Moral and Character Education: The Connection

It is not surprising that character development of children and youth is about educating them in moral and ethical matters.  Nothing new here.  From Colonial times through the 20th Century, moral education “was deep in the very fabric of our schools.”

Following WWII, a variety of cultural and social changes caused the public to question moral education initiatives because of religious connotations.  A shift began in the late sixties amid the widespread concern over students’ poor academic achievement, anti-social behaviors, and other cultural factors – a shift from moral education to character education.

Character development of the young expanded to include the teaching and learning of moral and civic virtues, the formation of good habits and eliminating poor ones, the beginning of interest in children’s social and emotional skill development, and greater attention to the culture of schools and the climates of classrooms.

Even with the name change from moral to character education, moral and ethical content retain its place under the character education “umbrella” as the following quotes illustrate.

Edward Wynne, a professor at the University of Illinois wrote:

We can assume that renewed attention to character development will be good for pupils, their families, educators, and the nation. For, in the end, the welfare and the very existence of our society does not so much depend on the IQs of its inhabitants, as on their character.

Professor Larry Nucci (Handbook of Moral and Character Education) says:

If we don’t teach kids moral reasoning skills, including how to challenge appropriately (non-moral) conventional issues, we may be engaging in immoral education.

Thomas Lickona, developmental psychologist and a professor of education, reports:

If schools wish to maximize their moral clout, making a lasting difference in students’ character…they need a comprehensive, holistic approach (one where schools) look at themselves through a moral lens and consider how virtually everything that goes on there affects the values and character of students.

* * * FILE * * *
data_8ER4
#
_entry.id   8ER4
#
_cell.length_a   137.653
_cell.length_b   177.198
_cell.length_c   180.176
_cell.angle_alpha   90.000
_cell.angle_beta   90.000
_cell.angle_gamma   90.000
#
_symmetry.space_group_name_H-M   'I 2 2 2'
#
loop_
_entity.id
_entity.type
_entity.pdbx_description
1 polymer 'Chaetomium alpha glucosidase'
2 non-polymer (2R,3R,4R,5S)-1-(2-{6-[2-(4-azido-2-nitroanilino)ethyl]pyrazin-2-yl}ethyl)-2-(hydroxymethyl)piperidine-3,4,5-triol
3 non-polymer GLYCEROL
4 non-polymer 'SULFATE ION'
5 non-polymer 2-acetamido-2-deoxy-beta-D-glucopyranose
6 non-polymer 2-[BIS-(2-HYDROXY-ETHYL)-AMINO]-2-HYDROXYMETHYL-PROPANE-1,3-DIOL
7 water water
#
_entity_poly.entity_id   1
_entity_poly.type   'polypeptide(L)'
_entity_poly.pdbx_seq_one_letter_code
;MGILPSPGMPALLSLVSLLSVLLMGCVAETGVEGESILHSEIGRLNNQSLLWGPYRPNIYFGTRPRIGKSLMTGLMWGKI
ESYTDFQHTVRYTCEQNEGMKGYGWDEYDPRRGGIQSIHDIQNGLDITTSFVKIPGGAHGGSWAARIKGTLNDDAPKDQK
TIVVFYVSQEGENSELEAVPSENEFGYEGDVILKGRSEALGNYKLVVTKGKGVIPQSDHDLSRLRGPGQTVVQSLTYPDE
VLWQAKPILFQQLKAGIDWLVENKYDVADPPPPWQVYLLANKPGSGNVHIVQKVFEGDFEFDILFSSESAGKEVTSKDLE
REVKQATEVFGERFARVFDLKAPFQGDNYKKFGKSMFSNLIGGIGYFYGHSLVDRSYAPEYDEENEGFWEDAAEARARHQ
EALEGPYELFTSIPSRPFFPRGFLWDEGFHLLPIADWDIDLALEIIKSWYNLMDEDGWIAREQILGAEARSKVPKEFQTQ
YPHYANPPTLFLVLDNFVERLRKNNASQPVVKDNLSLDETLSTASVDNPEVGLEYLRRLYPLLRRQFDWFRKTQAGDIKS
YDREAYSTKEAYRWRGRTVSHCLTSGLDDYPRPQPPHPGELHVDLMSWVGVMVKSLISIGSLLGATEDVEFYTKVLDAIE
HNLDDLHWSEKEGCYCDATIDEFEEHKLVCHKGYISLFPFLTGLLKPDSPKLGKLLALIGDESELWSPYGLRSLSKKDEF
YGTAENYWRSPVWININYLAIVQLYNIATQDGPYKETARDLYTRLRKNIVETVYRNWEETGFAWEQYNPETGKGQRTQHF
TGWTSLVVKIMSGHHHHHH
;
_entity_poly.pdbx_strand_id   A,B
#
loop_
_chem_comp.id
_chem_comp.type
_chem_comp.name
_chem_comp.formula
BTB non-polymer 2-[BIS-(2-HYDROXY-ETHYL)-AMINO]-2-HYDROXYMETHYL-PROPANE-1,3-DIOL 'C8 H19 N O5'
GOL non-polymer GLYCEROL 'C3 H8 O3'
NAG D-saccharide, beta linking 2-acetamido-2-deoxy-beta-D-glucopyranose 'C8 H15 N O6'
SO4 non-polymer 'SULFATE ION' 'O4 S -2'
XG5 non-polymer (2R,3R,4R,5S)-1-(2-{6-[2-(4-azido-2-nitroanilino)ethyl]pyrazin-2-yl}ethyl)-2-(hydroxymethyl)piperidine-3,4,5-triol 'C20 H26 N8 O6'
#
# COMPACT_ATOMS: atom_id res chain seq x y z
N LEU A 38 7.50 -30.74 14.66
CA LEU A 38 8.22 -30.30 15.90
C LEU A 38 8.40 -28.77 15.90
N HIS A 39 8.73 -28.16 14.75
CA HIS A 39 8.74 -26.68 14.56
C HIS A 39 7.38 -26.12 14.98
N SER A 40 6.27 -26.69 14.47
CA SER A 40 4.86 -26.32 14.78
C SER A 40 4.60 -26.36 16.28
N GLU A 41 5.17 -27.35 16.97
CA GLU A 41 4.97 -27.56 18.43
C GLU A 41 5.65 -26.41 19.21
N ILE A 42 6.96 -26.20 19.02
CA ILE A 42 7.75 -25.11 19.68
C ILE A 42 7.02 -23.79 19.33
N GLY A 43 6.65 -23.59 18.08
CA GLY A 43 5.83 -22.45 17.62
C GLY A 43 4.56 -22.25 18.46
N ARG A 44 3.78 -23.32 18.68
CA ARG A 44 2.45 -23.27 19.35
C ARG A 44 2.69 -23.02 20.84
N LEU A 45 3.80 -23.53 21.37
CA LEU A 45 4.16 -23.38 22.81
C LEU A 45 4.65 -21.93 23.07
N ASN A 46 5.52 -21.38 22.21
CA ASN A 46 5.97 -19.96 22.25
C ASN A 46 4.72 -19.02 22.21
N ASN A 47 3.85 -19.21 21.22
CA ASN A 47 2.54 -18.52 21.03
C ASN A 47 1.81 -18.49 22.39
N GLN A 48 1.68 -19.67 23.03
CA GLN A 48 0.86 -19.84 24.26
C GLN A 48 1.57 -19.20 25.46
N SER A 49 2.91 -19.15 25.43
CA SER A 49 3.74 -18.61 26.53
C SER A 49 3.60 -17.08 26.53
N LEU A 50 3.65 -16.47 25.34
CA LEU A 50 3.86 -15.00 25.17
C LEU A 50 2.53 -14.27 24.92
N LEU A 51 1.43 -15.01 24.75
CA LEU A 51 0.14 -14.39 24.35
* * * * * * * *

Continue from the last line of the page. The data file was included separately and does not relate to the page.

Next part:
Many ethicist remind us that “school is unavoidable a moral enterprise” infused in school codes, regulations, requirements, traditions, expected behaviors, styles of teaching, with curricula and extra-curricular offerings.

Moral (character) education, then, encompasses deliberate efforts to help the young learn, practice, and apply moral virtues and character habits that will help them individually live good lives – and at the same time become productive, contributing citizens.

In this view, moral education should contribute not only to the students as individuals, but also to the social cohesion of a community. (http://education.stateuniversity.com/)

In our first book on character education (2001), Mary Williams and I wrote:

The public has come to appreciate the importance of the young learning about human achievement, ethical principles, and the moral values that underpin democratic, civilized life….

Paraphrasing our colleague, Professor Kevin Ryan, we continued:
Character education has reintroduced one important aspect of moral development…namely, socialization—helping the young learn how to live cooperatively, caringly, and civilly.
This is a good place for a reminder and a conclusion that calls for further study.

Lickona and Davidson have made the case that there are two types of character—“moral character” and “performance character.”

They write that “moral character [values/virtues and ethics] is necessary for successful interpersonal relationships and ethical behavior.”  The characteristics of moral character encompass such virtues as integrity, caring, respect, generosity, responsibility, cooperation, and the like.

The companion to moral character is “performance character – a needed characteristic for reaching one’s potential in school, the workplace, or any area of endeavor.”  Performance virtues include diligence, perseverance, ingenuity, self -discipline, grit, optimism, and more.

American Journalist Sydney J. Harris once noted that “the whole purpose of education is to turn mirrors into windows.”

 

Contact us: character@sandiego.edu

Leave a Reply

Your email address will not be published. Required fields are marked *